Until now, disclosure of ESG performance takes place on a voluntary basis for shipping companies. However, recent initiatives and regulations are expected to establish a direct link of financing terms with ESG performance in the maritime industry and the following key drivers are expected to accelerate this change in the shipping industry:
The Poseidon principles
The Poseidon principles is an initiative signed by leading banks and shipping finance providers, that introduces a framework for assessing and disclosing the climate alignment of ship finance portfolios. The main purpose is to incentivize international decarbonization of the industry, requiring shipping companies to monitor and report their environmental performance.
The EU sustainable finance regulation
Sustainable Finance is part of the EU green deal, which aims to achieve climate neutrality in the EU by 2050. The regulation requires investors to monitor and report on the ESG performance of their portfolio companies. The annual credit rating of financial institutions and as a result their ability to raise finance will be linked to the ESG performance of their portfolio companies.
Sustainable shipping finance products and lending terms
Sustainable finance products relate to financial products that integrate environmental, social and governance (ESG) criteria into the business or investment decisions. Examples of recent relevant financing programs include green finance credit facilities to finance LNG powered vessels, green retrofit programs and green bonds issued by shipping companies.
ESG Reporting Trends
It is becoming clearer that public disclosure of ESG performance will soon be mainstream in the maritime industry and the ESG reporting will be specific to the maritime industry. Shipping companies will need to be prepared to timely collect and report relevant data. As a trend, we see shipping companies moving away from the collection and reporting of large amounts of mixed data, to a more focused mindset of treating ESG data as an asset for performance management for insights and strategy formulation and then for delivering targeted messaging to key stakeholders.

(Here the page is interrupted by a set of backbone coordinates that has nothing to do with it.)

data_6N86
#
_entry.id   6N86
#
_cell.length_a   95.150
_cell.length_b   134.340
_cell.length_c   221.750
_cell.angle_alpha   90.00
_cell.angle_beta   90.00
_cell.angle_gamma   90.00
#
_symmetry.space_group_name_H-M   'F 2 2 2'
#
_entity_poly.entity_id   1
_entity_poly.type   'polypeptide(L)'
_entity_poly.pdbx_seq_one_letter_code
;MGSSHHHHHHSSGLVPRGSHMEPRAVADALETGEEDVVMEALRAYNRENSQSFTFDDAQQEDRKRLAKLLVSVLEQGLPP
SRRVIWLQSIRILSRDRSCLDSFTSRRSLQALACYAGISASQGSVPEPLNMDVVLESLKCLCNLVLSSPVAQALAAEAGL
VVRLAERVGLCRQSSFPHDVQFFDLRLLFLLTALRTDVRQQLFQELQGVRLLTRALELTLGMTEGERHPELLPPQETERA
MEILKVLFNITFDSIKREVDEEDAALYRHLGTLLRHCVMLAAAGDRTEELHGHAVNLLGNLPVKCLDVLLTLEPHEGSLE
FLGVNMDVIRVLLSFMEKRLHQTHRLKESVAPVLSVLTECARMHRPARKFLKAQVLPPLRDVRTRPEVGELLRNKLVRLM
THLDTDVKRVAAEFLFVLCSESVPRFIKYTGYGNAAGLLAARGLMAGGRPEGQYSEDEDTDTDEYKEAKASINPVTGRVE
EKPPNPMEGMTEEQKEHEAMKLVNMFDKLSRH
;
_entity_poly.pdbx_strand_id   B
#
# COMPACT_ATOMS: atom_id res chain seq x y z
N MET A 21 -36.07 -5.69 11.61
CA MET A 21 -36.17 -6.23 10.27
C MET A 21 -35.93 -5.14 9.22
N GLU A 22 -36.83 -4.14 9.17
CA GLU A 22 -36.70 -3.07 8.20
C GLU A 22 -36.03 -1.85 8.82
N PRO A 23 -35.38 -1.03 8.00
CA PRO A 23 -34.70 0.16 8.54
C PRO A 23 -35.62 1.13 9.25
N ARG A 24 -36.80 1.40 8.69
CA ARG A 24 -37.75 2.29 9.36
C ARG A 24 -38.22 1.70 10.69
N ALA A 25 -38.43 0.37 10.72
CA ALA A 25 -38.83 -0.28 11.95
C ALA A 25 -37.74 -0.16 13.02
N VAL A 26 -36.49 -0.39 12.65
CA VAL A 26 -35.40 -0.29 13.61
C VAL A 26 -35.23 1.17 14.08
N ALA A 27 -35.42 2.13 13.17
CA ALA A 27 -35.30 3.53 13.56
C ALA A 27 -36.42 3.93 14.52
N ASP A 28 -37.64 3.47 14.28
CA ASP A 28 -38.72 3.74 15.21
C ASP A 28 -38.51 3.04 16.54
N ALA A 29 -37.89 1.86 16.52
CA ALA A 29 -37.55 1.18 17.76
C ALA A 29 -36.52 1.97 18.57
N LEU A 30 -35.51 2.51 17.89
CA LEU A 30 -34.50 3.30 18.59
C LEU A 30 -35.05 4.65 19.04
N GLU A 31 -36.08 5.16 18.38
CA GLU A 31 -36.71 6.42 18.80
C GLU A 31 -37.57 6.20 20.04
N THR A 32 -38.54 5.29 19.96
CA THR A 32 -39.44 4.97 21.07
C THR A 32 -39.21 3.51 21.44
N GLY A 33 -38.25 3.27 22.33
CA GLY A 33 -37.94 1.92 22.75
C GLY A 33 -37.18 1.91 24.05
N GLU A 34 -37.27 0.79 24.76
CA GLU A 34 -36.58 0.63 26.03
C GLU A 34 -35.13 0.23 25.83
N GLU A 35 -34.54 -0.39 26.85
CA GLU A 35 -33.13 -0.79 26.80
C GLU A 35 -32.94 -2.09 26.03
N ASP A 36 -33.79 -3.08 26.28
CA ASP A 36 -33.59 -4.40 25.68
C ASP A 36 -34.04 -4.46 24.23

There are certain key enablers which can accelerate the development of an impactful ESG report in the maritime industry:
Reports tailored to maritime industry
A shipping ESG report should reflect maritime specific topics. Applicable sustainability standards (GRI, SASB, etc.) usually form the basis for preparing relevant information, however the content should be further enhanced in order to reflect the industry challenges and opportunities. In order to do so, a key parameter is to understand the various stakeholder groups of the shipping industry and their expectations. Moreover, the reports should reflect the ESG strategic action plans that address key industry challenges, such as the IMO transition strategy.
It is not just the Environment, don’t forget about the “S and “G”
Although environmental performance plays a significant role in the overall ESG rating, the other two pillars, social and governance, are equally important. Shipping companies can usually demonstrate high performance records with regards to their social and governance aspects of operations, as long as they identify the correct metrics and data associated with these pillars. It is common that high “S” and “G” performance can offset potential poor environmental performance of shipping companies.
Digitalize ESG performance monitoring
Technology is the big enabler here. Application of vessel performance management systems, using sensors on board the vessels and BI tools at the office in order to collect and monitor relevant data is not new to the shipping industry. The link of the respective data with the ESG specific KPIs enables companies to have timely information on their ESG performance on a per vessel basis. Companies that apply such solutions can improve their vessels performance and at the same time improve their ESG performance and automate their reporting process, creating modern digitalized and user friendly reports, highly differentiated from the traditional sustainability reporting.